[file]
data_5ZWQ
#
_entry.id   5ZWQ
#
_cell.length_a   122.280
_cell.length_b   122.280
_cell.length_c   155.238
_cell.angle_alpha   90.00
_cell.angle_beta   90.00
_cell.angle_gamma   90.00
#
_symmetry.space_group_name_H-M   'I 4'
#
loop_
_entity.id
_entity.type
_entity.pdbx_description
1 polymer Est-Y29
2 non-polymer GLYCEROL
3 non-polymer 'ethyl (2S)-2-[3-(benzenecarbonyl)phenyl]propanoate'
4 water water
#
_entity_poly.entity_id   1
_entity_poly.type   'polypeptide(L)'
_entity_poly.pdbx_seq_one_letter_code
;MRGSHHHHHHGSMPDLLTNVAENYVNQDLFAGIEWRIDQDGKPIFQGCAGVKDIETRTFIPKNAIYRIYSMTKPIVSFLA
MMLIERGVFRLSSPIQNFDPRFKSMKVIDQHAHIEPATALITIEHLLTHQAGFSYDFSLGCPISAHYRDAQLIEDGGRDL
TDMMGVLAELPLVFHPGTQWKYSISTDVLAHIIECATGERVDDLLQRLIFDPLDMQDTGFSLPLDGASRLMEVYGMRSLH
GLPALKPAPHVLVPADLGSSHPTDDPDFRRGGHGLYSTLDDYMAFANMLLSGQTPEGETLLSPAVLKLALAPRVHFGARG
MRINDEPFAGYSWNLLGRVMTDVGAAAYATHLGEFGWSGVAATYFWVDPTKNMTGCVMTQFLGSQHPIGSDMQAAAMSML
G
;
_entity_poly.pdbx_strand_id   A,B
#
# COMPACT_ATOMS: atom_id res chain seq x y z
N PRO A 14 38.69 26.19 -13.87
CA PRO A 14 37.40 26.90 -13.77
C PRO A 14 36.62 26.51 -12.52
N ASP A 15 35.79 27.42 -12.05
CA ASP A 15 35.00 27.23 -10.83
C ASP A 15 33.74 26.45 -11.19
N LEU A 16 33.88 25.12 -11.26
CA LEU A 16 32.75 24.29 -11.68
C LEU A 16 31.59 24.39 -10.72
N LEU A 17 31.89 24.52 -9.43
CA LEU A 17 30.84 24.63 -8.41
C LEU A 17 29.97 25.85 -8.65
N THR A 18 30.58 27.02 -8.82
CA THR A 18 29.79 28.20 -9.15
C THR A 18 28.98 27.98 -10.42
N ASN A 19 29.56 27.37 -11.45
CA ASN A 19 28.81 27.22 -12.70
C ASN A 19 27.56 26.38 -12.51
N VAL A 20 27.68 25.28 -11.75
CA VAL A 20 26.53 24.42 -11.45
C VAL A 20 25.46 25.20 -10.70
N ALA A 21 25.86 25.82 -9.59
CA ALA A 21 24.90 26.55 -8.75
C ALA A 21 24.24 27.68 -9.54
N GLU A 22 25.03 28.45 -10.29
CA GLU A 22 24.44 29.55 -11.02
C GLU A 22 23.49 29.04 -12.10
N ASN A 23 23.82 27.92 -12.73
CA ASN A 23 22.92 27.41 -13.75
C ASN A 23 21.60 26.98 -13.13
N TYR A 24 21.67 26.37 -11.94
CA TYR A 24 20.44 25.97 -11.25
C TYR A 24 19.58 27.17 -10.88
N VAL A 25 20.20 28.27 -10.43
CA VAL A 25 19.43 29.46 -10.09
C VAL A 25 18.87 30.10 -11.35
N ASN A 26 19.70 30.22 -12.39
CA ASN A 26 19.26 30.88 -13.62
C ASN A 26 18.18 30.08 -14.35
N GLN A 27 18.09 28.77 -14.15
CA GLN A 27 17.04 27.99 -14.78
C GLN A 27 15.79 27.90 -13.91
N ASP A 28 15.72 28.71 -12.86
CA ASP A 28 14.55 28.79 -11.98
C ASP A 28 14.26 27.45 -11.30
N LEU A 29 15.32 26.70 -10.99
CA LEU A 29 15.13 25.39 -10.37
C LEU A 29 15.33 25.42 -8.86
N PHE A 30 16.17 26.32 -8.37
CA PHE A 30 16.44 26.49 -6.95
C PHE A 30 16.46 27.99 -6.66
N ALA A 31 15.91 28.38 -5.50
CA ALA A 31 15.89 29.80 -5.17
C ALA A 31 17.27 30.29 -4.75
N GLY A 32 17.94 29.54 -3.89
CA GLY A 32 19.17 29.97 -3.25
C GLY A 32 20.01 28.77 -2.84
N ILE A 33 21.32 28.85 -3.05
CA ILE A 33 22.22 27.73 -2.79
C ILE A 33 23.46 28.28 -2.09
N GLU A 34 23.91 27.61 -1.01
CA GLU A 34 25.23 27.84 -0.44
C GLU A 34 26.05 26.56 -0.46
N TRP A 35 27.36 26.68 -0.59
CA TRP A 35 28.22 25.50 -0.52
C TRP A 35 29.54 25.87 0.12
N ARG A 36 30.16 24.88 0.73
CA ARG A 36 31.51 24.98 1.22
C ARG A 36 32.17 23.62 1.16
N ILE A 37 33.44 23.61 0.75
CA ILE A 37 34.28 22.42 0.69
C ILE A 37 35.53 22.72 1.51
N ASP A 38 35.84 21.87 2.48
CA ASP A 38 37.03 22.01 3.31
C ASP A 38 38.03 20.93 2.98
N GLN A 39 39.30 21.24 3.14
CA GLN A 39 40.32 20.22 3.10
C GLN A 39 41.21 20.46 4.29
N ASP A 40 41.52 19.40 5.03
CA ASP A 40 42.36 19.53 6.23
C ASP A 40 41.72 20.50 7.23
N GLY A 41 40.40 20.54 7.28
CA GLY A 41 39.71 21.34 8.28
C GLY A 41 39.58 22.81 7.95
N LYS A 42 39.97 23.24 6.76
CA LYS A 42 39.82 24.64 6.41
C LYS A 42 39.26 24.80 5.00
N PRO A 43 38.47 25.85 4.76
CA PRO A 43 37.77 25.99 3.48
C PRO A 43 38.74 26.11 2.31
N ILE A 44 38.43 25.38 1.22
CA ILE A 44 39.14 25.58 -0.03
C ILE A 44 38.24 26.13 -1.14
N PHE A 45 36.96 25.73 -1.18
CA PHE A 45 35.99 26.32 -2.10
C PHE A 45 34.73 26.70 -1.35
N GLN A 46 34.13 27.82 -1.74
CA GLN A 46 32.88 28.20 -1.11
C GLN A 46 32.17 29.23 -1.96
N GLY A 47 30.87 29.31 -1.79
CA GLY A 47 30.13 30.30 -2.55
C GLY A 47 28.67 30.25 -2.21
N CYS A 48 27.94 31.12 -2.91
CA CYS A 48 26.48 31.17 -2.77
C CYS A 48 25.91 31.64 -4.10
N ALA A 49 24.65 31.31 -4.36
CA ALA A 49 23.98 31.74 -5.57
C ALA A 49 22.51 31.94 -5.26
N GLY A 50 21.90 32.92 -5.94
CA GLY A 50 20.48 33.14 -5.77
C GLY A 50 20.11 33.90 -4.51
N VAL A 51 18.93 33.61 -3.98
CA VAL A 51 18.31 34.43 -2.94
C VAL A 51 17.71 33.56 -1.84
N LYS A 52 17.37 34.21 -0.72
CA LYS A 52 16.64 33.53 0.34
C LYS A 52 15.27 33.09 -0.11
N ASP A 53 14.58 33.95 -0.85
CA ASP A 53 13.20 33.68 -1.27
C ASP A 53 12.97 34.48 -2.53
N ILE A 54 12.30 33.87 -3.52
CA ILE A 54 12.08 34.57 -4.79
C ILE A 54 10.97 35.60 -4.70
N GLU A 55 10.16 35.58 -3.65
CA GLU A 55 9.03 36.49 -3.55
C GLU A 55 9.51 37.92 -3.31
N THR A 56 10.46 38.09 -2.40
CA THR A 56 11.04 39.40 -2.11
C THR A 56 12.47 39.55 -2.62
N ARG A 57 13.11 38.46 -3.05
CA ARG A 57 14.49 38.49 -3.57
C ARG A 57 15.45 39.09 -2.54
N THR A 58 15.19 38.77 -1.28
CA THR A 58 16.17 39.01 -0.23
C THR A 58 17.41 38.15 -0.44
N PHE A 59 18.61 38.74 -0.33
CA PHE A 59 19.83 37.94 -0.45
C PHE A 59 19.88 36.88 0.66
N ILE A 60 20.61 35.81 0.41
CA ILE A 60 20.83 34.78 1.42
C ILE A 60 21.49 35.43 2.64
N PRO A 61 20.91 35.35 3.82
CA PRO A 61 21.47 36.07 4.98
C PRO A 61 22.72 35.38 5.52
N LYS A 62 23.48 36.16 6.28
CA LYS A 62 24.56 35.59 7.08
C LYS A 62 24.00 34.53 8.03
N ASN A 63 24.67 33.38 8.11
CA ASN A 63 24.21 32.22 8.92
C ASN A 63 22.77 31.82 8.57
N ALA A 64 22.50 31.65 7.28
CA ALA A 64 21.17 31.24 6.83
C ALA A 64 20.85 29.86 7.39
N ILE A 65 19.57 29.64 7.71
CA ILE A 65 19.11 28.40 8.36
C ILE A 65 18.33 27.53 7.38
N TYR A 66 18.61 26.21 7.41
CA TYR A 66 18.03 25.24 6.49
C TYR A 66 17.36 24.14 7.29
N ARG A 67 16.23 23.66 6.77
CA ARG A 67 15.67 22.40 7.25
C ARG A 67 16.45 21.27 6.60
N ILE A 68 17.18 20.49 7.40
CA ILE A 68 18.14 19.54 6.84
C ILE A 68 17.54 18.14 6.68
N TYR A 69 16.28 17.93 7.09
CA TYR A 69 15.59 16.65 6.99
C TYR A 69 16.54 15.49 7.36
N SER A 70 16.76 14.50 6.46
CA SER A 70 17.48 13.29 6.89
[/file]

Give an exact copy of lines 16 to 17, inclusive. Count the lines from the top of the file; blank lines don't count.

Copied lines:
_entity.type
_entity.pdbx_description